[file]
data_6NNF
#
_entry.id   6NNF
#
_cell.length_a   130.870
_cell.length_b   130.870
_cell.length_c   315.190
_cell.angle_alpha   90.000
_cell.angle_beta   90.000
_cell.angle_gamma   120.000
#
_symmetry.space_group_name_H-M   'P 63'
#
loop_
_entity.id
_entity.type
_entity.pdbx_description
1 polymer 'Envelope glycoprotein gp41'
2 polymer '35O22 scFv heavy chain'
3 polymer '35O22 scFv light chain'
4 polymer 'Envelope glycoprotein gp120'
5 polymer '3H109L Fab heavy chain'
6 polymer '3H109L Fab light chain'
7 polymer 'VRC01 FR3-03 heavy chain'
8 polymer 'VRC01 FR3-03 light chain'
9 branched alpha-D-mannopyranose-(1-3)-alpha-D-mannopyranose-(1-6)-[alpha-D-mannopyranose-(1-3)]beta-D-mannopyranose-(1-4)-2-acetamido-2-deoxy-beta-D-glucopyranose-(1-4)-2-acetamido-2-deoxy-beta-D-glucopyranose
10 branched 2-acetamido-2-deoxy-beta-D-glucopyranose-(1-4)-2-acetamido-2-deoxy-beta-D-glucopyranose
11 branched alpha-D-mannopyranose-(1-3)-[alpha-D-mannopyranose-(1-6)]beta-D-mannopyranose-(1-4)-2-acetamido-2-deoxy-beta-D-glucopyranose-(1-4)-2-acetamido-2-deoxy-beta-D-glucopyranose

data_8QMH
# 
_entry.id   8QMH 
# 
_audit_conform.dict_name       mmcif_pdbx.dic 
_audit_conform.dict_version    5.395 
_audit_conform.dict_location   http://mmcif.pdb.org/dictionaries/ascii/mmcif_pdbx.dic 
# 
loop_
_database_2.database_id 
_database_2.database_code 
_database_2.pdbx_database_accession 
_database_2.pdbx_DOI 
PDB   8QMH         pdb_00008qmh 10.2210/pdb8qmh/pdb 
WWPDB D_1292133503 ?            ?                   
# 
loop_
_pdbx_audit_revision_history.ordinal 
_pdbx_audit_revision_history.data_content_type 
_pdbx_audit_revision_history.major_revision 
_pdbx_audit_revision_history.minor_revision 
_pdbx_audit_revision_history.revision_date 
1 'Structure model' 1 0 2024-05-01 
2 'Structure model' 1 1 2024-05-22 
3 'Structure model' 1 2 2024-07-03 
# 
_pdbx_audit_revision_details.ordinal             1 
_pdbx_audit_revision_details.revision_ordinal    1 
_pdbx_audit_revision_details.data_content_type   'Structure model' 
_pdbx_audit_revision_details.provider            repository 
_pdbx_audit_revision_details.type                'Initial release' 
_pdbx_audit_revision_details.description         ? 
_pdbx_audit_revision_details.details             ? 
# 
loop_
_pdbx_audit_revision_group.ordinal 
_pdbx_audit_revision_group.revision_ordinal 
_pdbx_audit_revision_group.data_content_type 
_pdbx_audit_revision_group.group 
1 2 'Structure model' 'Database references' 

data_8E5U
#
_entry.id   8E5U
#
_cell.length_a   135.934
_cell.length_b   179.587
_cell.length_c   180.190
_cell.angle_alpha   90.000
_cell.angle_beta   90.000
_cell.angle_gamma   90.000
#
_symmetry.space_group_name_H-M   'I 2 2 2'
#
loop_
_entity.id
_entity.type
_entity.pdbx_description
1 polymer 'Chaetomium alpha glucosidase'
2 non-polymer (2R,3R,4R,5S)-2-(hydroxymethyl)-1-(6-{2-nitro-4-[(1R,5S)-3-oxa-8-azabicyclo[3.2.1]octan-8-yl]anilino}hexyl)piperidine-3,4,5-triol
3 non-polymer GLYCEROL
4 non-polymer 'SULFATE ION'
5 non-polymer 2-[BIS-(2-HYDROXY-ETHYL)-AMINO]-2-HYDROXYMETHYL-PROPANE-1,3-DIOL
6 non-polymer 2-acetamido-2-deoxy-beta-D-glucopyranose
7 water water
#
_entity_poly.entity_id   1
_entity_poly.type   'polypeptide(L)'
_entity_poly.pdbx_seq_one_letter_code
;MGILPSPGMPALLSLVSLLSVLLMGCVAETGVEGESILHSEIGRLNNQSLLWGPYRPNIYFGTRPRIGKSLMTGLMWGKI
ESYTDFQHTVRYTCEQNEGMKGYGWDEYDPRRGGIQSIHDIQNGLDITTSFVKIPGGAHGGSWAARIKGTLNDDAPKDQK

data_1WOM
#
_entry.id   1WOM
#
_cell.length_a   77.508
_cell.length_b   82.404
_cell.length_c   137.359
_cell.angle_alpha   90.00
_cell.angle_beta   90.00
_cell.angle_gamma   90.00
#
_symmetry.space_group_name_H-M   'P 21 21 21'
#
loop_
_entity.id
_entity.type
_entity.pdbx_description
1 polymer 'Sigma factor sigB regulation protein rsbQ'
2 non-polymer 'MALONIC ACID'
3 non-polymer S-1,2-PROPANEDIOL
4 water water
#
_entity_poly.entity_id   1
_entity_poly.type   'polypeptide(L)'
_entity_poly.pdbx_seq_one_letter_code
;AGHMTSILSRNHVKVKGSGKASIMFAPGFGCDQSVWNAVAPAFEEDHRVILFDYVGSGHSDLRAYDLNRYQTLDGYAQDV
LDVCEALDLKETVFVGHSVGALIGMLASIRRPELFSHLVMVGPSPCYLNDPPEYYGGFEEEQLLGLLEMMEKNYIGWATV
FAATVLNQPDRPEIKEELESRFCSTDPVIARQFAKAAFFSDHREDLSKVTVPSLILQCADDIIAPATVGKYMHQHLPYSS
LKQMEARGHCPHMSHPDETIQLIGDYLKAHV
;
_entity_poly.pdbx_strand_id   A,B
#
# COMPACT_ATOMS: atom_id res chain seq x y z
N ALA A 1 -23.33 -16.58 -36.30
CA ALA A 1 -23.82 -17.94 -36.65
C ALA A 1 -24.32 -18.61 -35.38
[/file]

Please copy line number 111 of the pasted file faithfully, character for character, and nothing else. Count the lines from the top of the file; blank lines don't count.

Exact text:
#